President Bush cast his first veto of his presidency last month when he rejected a bill that would have expanded federal funding for embryonic stem cell research. Those tens of thousands of unused, frozen 100-cell blastocysts in fertility clinics are apparently better suited for the trashcan than for research into Parkinson's and Alzheimer's cures.
Presidential vetoes can be ugly, which is why the President usually gets others to veto good ideas for him. Consider how the Food and Drug Administration last year vetoed the approval of emergency contraception as an over-the-counter drug.
As with stem cells, the FDA contraception veto, now under investigation, was a moral decision outside the context of health, despite the protection of health being part of the mandate of the FDA.
Emergency contraception prevents pregnancy. It does so primarily by preventing an egg from leaving the ovary or preventing sperm from reaching an ovulated egg. If the egg is fertilized, emergency contraception might be able to prevent the egg from attaching tothe uterus, which is the medical and governmental definition of pregnancy. Emergency contraception is also called the morning-after pill, and one marketed form is called Plan B.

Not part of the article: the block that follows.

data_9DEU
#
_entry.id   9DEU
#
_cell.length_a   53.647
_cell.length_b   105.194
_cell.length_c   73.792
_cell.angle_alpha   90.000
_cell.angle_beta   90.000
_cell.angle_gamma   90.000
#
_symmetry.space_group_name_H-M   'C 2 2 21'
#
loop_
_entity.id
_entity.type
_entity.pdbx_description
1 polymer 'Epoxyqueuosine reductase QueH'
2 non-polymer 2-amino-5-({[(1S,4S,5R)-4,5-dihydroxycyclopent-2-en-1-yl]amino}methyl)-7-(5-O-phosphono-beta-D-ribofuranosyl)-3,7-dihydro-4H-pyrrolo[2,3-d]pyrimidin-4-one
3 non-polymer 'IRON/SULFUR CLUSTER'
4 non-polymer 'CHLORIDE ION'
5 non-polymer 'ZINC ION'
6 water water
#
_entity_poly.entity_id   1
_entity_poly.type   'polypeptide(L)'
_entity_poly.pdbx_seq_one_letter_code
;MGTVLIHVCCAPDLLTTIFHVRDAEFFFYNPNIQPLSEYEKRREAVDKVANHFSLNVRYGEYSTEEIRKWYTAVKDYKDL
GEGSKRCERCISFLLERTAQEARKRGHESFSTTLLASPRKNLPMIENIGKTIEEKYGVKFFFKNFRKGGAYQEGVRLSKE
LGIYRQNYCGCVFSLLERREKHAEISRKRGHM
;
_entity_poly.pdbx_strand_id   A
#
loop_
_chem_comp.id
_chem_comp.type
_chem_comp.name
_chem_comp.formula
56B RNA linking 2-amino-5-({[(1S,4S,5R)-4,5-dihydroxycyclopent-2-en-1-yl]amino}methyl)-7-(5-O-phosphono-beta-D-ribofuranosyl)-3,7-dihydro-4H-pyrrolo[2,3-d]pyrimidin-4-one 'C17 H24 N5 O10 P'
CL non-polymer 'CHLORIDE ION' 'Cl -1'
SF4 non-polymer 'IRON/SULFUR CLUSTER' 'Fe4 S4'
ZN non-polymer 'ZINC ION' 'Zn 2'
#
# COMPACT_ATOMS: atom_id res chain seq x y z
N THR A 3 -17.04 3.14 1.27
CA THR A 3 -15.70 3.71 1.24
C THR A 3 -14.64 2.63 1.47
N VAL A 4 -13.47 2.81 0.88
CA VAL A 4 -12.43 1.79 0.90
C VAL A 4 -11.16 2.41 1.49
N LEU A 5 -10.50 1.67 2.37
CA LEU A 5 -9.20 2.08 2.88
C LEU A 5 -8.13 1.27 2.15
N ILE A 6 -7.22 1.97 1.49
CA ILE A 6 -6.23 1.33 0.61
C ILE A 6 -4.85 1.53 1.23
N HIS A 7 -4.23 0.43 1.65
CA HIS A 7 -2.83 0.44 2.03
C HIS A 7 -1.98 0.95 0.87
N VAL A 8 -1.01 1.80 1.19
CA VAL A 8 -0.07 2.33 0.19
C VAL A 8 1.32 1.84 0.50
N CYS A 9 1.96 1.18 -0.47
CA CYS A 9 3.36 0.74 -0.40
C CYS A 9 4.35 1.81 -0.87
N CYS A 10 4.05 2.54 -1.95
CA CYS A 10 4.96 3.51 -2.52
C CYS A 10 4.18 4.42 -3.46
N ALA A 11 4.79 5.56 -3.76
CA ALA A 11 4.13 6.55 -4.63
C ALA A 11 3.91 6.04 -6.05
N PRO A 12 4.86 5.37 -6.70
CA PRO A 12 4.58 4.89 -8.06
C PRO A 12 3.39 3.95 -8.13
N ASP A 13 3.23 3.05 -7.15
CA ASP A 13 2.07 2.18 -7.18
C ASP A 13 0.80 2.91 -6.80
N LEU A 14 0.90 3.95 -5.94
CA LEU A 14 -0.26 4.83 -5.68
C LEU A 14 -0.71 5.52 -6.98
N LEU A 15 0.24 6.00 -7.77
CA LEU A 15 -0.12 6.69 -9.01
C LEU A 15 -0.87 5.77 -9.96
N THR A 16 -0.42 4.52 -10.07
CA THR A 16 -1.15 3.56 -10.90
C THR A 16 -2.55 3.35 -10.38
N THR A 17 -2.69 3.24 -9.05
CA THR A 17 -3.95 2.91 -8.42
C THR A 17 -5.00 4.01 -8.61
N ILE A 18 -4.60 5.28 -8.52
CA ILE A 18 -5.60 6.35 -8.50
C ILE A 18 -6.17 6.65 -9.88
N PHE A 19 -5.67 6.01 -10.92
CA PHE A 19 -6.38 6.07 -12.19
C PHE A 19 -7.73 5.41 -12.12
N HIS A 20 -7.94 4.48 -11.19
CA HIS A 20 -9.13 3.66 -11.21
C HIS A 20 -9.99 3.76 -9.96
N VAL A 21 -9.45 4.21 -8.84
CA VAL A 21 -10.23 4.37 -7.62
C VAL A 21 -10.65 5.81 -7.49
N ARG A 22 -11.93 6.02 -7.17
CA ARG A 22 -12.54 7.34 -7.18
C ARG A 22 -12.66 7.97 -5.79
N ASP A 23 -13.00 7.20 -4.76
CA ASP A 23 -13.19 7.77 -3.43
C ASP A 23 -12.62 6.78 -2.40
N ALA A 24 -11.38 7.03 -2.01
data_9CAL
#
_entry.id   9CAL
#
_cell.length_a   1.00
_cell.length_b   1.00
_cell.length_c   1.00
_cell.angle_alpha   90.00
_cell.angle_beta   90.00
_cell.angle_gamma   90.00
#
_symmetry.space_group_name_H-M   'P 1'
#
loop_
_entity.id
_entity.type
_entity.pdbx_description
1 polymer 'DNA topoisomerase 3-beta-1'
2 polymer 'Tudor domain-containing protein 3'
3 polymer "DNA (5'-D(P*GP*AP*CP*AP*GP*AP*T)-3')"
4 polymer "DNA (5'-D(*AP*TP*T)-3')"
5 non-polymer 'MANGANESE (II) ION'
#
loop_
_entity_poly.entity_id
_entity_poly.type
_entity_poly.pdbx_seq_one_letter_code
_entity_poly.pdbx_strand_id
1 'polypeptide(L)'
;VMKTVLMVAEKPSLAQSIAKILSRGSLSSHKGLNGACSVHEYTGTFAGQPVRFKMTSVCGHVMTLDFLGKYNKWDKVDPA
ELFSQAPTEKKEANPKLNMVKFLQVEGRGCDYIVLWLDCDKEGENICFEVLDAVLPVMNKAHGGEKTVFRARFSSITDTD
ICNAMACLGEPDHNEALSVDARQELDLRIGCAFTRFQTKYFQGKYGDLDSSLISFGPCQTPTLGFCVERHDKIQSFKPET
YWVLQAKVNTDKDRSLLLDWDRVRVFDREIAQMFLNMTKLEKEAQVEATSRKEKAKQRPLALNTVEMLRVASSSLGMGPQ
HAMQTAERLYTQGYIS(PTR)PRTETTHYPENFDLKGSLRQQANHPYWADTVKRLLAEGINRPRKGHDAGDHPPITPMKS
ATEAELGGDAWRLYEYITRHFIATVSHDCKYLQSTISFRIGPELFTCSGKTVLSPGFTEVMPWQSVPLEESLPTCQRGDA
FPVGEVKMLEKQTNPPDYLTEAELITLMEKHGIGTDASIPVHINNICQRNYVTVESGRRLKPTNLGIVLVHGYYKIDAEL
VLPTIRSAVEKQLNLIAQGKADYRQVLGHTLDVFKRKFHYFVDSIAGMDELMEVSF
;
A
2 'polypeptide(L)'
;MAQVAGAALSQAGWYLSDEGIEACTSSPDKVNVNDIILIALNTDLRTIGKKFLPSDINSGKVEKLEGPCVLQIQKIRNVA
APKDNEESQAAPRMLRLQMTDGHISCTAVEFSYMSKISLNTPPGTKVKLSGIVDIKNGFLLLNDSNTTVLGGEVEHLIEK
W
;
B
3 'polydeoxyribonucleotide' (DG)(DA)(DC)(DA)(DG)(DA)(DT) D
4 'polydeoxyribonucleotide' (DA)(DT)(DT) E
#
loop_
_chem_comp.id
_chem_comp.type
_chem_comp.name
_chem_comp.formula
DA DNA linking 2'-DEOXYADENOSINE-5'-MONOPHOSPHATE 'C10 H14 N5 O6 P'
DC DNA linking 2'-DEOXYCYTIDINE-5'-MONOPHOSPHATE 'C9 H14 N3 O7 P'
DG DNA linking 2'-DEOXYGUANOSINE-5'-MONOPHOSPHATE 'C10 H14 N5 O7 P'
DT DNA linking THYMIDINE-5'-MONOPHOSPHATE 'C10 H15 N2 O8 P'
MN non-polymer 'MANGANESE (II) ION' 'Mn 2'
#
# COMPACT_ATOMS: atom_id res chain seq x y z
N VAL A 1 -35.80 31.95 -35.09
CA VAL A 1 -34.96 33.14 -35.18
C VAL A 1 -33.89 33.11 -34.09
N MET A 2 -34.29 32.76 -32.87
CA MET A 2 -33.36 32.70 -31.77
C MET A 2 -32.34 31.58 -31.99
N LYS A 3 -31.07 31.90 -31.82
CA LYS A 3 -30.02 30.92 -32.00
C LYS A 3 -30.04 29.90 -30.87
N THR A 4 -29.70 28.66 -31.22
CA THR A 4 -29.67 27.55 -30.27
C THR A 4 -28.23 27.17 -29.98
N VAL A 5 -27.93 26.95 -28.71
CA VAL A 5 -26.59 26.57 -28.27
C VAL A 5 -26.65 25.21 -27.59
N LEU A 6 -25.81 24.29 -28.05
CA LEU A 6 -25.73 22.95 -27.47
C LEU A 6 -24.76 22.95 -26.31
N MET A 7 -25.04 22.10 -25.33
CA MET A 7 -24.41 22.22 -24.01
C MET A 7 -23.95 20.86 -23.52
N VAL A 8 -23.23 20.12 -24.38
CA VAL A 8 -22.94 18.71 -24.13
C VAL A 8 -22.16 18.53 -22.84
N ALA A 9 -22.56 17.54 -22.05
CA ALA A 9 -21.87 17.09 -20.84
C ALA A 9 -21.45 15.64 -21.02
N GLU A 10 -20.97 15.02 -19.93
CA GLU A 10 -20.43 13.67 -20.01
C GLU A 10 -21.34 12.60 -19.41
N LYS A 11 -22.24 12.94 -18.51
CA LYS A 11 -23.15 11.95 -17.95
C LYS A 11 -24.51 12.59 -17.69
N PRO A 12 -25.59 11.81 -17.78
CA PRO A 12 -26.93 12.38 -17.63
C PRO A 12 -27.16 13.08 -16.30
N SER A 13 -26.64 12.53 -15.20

This is not an abortion pill. That's called RU-486, and it terminates an established pregnancy.
An emergency, as the name implies
For emergency contraception to work, it should be used within 72 hours after unprotected sex---which can and often does include date rape and other assaults. Unprotected sex on a Friday night could leave a woman scrambling over the weekend to find a doctor to get a prescription as the clock ticks. So an over-the-counter version would be a fine solution.
Emergency contraception is safe-it's just various doses of the regular birth control pill-and the FDA scientific committee approved over-the-counter status overwhelmingly, 23 to 4.
Unfortunately one of the holdouts was Dr. David Hager, a devout Christian placed on the committee by the White House. Claiming at various venues that he's working for God's cause, Hager was worried the pill would increase sexual activity among adolescents.